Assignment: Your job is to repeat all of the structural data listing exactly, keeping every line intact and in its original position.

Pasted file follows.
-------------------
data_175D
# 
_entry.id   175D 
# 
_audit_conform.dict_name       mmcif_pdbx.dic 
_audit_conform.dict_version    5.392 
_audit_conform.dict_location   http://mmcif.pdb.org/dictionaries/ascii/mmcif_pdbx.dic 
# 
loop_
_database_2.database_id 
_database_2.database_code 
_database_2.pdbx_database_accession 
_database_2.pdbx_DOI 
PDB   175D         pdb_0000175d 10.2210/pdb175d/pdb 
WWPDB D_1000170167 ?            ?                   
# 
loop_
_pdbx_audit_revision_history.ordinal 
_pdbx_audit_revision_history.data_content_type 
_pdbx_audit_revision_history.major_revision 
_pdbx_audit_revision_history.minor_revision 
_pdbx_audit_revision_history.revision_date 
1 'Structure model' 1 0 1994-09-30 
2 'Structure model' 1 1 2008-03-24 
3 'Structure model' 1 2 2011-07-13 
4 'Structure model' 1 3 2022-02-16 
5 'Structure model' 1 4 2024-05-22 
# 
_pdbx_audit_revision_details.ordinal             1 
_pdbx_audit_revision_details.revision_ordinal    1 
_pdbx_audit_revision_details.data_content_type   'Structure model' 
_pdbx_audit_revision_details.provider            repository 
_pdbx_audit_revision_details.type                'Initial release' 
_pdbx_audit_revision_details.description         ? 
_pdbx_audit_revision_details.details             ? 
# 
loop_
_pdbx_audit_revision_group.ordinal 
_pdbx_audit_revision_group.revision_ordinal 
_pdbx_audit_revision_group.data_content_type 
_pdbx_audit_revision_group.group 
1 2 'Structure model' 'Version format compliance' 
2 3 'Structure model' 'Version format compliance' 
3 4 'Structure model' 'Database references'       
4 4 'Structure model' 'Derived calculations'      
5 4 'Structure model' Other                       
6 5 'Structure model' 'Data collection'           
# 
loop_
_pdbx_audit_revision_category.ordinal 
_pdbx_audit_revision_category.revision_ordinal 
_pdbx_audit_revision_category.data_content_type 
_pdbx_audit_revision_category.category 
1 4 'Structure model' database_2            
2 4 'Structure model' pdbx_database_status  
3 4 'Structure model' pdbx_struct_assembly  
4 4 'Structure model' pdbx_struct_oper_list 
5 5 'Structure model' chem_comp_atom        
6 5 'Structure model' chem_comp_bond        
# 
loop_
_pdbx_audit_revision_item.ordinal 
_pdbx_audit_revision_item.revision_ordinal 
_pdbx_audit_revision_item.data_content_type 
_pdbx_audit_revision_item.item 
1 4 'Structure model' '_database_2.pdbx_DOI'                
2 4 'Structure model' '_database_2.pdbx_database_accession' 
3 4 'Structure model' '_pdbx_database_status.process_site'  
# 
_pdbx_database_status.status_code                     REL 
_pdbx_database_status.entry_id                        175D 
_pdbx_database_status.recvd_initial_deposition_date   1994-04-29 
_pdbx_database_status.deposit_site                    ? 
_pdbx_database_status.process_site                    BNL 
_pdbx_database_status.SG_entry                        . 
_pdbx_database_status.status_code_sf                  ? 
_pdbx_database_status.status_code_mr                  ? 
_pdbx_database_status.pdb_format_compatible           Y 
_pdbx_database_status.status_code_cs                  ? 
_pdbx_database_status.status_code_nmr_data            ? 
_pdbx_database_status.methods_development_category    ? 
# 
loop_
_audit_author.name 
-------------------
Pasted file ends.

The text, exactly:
data_175D
# 
_entry.id   175D 
# 
_audit_conform.dict_name       mmcif_pdbx.dic 
_audit_conform.dict_version    5.392 
_audit_conform.dict_location   http://mmcif.pdb.org/dictionaries/ascii/mmcif_pdbx.dic 
# 
loop_
_database_2.database_id 
_database_2.database_code 
_database_2.pdbx_database_accession 
_database_2.pdbx_DOI 
PDB   175D         pdb_0000175d 10.2210/pdb175d/pdb 
WWPDB D_1000170167 ?            ?                   
# 
loop_
_pdbx_audit_revision_history.ordinal 
_pdbx_audit_revision_history.data_content_type 
_pdbx_audit_revision_history.major_revision 
_pdbx_audit_revision_history.minor_revision 
_pdbx_audit_revision_history.revision_date 
1 'Structure model' 1 0 1994-09-30 
2 'Structure model' 1 1 2008-03-24 
3 'Structure model' 1 2 2011-07-13 
4 'Structure model' 1 3 2022-02-16 
5 'Structure model' 1 4 2024-05-22 
# 
_pdbx_audit_revision_details.ordinal             1 
_pdbx_audit_revision_details.revision_ordinal    1 
_pdbx_audit_revision_details.data_content_type   'Structure model' 
_pdbx_audit_revision_details.provider            repository 
_pdbx_audit_revision_details.type                'Initial release' 
_pdbx_audit_revision_details.description         ? 
_pdbx_audit_revision_details.details             ? 
# 
loop_
_pdbx_audit_revision_group.ordinal 
_pdbx_audit_revision_group.revision_ordinal 
_pdbx_audit_revision_group.data_content_type 
_pdbx_audit_revision_group.group 
1 2 'Structure model' 'Version format compliance' 
2 3 'Structure model' 'Version format compliance' 
3 4 'Structure model' 'Database references'       
4 4 'Structure model' 'Derived calculations'      
5 4 'Structure model' Other                       
6 5 'Structure model' 'Data collection'           
# 
loop_
_pdbx_audit_revision_category.ordinal 
_pdbx_audit_revision_category.revision_ordinal 
_pdbx_audit_revision_category.data_content_type 
_pdbx_audit_revision_category.category 
1 4 'Structure model' database_2            
2 4 'Structure model' pdbx_database_status  
3 4 'Structure model' pdbx_struct_assembly  
4 4 'Structure model' pdbx_struct_oper_list 
5 5 'Structure model' chem_comp_atom        
6 5 'Structure model' chem_comp_bond        
# 
loop_
_pdbx_audit_revision_item.ordinal 
_pdbx_audit_revision_item.revision_ordinal 
_pdbx_audit_revision_item.data_content_type 
_pdbx_audit_revision_item.item 
1 4 'Structure model' '_database_2.pdbx_DOI'                
2 4 'Structure model' '_database_2.pdbx_database_accession' 
3 4 'Structure model' '_pdbx_database_status.process_site'  
# 
_pdbx_database_status.status_code                     REL 
_pdbx_database_status.entry_id                        175D 
_pdbx_database_status.recvd_initial_deposition_date   1994-04-29 
_pdbx_database_status.deposit_site                    ? 
_pdbx_database_status.process_site                    BNL 
_pdbx_database_status.SG_entry                        . 
_pdbx_database_status.status_code_sf                  ? 
_pdbx_database_status.status_code_mr                  ? 
_pdbx_database_status.pdb_format_compatible           Y 
_pdbx_database_status.status_code_cs                  ? 
_pdbx_database_status.status_code_nmr_data            ? 
_pdbx_database_status.methods_development_category    ? 
# 
loop_
_audit_author.name 